How we can help ensure that a dry season doesn’t lead to a hunger season

How we can help ensure that a dry season doesn’t lead to a hunger season

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Today, October 30, marks the Africa Day for Food and Nutrition Security. It is a day to celebrate the remarkable progress that the African continent has made in reducing hunger and malnutrition. The proportion of people suffering from hunger on the African continent is down by 10% in the last 15 years, despite a growing population. In the latest Global Nutrition Report, Kenya was the only country in the world that was on track to meet the World Health Assembly targets on nutrition.

Unfortunately, this day also comes in the middle of an environmental crisis that shows just how vulnerable that progress may be without investing in the farmers that have made it possible.

A woman stands in her crop of maize that grows around her home in Harare, Zimbabwe, in 2009. (Photo credit: Kate Holt/AusAID)

A woman stands in her crop of maize that grows around her home in Harare, Zimbabwe, in 2009. (Photo credit: Kate Holt/AusAID)

Southern Africa is in the middle of one of the worst droughts in decades, with the potential to plunge an estimated 28 million additional people into food insecurity in the next six months. Zimbabwe has seen its corn harvest cut in half, and Malawi and Madagascar are also facing severe crop failure. Further north in Ethiopia, a particularly bad El Niño has done the same, putting over 8 million people in need of food assistance this year.

Though drought and floods may be inevitable, food shortages are not. Food shortages are a symptom of a food system that is not resilient. For smallholder farmers that don’t have the resources to cope, this means providing extension services that imparts knowledge, irrigation that allows for water conservation, storage so that crops aren’t wasted before they get to market, and roads that let farmers get their goods to market.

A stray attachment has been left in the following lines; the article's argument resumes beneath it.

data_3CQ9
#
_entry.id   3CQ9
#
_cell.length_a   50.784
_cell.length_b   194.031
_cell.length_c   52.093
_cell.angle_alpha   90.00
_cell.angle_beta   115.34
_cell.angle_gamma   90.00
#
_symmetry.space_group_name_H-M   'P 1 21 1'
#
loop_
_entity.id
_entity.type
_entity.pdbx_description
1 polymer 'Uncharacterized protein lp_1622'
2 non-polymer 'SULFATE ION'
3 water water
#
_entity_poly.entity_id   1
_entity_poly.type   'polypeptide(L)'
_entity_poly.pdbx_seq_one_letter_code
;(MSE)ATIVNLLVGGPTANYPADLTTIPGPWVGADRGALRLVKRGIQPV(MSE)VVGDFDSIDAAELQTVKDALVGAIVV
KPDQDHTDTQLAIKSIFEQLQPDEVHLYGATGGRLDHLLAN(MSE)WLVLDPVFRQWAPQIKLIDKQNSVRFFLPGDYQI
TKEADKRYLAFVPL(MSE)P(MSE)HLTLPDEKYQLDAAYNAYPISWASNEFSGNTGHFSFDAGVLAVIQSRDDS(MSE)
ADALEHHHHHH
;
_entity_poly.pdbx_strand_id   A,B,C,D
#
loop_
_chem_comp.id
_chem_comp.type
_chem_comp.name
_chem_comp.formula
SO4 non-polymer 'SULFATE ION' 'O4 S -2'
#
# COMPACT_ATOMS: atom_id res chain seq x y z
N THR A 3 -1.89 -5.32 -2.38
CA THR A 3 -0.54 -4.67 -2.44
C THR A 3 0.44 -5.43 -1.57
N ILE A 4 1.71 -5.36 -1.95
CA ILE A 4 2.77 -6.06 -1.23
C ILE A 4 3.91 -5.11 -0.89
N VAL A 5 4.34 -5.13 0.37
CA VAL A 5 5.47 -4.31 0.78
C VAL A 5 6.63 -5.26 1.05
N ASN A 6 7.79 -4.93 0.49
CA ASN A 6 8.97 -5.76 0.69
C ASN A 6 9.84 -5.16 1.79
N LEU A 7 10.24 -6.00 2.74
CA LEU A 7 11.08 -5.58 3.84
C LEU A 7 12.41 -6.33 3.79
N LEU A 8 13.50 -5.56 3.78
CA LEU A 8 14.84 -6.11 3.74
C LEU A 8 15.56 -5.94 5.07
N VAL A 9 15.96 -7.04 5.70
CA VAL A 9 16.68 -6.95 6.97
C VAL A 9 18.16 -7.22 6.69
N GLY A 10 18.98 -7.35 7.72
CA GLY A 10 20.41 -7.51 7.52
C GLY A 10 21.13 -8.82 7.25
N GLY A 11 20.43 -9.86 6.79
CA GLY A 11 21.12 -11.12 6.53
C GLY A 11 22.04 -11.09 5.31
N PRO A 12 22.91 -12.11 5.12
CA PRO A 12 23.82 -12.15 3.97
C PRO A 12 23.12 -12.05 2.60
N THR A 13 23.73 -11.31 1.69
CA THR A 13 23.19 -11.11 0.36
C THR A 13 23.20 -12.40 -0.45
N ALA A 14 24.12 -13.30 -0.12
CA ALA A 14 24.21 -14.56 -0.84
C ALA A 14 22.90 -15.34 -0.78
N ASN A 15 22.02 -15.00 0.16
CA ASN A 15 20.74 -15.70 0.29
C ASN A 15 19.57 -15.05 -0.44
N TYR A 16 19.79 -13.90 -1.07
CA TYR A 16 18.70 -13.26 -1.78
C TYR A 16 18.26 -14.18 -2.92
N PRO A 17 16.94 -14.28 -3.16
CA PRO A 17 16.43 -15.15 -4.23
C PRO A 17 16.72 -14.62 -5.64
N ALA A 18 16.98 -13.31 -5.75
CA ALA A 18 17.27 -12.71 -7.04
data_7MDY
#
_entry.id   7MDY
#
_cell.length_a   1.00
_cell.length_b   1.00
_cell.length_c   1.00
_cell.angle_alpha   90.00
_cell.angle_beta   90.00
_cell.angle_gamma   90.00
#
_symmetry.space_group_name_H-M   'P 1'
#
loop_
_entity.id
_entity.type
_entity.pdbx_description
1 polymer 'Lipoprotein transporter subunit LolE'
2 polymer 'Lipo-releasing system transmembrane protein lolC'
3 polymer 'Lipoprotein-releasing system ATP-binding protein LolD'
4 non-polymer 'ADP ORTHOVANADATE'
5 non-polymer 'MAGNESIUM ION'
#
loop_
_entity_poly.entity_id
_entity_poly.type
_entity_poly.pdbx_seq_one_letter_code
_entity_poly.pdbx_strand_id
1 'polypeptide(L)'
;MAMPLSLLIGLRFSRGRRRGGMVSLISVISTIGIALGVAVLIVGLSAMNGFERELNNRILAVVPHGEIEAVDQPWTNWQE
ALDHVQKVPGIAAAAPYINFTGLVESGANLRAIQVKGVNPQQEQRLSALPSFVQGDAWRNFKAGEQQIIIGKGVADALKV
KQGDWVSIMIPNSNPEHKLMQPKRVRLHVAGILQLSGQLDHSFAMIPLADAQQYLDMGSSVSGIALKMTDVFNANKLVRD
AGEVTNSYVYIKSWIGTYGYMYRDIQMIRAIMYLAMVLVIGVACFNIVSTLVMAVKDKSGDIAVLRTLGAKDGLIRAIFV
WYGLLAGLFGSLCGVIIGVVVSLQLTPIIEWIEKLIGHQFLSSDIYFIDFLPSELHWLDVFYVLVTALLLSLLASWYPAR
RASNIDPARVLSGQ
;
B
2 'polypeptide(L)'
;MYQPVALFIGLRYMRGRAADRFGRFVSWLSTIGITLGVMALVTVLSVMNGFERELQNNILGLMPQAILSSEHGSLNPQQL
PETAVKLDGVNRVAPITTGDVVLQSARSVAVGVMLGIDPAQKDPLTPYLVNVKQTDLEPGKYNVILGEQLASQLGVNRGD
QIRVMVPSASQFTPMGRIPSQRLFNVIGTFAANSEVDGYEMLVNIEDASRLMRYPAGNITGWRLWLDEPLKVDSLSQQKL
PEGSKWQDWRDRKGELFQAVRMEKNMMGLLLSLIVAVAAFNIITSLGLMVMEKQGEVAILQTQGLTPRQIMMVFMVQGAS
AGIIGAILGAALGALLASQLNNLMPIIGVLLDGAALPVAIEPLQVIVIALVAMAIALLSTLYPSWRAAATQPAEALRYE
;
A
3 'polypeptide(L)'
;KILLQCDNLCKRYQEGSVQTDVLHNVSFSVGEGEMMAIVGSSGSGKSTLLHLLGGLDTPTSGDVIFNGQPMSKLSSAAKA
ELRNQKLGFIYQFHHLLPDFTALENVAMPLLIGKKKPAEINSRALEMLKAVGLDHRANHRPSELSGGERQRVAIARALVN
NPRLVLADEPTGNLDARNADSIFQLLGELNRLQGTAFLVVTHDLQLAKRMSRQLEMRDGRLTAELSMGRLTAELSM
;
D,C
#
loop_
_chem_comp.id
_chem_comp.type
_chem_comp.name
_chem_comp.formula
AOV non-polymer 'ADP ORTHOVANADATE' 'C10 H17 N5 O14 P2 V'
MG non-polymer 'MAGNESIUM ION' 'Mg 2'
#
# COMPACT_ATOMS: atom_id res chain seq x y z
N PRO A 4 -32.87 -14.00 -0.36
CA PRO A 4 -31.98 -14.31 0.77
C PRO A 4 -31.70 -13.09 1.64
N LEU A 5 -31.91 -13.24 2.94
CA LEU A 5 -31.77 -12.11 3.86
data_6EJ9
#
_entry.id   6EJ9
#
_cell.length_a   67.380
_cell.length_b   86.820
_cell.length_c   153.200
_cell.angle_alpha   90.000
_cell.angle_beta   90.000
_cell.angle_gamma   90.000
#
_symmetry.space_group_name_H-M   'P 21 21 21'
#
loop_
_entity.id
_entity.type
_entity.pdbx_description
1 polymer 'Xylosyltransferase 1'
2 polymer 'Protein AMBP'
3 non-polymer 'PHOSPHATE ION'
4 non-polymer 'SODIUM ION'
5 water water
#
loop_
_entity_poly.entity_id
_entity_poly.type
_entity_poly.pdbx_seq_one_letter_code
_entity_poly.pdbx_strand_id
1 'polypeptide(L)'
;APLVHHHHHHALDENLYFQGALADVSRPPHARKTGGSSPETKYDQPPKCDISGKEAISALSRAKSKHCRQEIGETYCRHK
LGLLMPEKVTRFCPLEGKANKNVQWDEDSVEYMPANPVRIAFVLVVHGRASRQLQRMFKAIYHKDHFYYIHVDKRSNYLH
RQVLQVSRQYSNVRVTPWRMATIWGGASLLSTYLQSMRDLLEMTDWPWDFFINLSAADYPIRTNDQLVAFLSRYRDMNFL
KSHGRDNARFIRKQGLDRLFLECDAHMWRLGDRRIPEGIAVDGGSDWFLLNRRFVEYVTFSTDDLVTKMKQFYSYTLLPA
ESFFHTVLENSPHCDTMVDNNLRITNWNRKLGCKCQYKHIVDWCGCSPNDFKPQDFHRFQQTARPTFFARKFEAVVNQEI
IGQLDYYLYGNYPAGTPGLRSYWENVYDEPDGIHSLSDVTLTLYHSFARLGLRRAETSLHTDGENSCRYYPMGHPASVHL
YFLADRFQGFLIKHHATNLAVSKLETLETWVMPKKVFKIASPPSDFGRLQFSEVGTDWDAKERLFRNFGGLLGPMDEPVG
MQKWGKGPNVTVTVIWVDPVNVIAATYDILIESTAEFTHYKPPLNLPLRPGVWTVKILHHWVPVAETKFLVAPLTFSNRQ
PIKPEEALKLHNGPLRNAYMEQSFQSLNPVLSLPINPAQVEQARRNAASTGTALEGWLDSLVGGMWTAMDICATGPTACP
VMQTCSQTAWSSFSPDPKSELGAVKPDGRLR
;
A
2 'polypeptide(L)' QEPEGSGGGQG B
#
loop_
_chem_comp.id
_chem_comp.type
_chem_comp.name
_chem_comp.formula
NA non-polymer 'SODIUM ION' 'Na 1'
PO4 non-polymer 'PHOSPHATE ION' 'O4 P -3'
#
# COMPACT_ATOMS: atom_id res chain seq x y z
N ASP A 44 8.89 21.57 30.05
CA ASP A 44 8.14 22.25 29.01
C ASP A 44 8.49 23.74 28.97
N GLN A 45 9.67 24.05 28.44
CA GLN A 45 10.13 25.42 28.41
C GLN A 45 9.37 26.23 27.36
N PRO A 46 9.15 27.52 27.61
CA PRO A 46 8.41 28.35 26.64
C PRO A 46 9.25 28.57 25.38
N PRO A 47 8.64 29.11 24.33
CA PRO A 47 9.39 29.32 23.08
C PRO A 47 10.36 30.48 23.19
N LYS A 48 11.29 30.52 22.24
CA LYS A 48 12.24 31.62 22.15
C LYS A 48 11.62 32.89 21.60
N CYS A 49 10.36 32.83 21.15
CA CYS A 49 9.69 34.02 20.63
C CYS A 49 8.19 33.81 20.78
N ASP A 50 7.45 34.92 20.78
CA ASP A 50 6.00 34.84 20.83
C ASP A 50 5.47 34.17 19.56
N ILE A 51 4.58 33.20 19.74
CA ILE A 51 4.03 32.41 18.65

That is why here in the U.S., we must do our part by urging members of Congress to pass the Global Food Security Act (H.R. 1567, S. 1252), a bill with bipartisan support that continues U.S. leadership in building the capacity of African farmers and rural communities to withstand such shocks in the long-term.

The Global Food Security Act calls for consultations with local stakeholders at the national and regional level, as well as alignment with a county’s own plans for agricultural development. This ensures that the assistance that flows to focus countries is targeted to where it will be most effective.

Women sell their produce at a market in Lilongwe, Malawi to generate income for their families. (Photo credit: Stephen Morrison/Africa Practice for AusAID)

Women sell their produce at a market in Lilongwe, Malawi to generate income for their families. (Photo credit: Stephen Morrison/Africa Practice for AusAID)

Last year, U.S. assistance through Feed the Future helped almost 19 million households, 12 million children and 7 million farmers. Through partnerships with over 50 universities from Alaska to Virginia, U.S. assistance spurred innovation through research.

Countries in Africa are making great progress in building resilience to shocks like drought and floods. For example in Ethiopia, this year’s drought is at least as bad as previous events that led to large scale famine. However, famine has thus far been averted by a comprehensive food security system that has been developed over the past decade.

Hunger and malnutrition is not inevitable. If we help countries make the investments they need in the farmers and rural communities that are the economic backbone of the African continent, we can help ensure that a dry season doesn’t lead to a hunger season.

THIS is why the Global Goal 2: Zero Hunger is so important. Raise your voice and take action TODAY.

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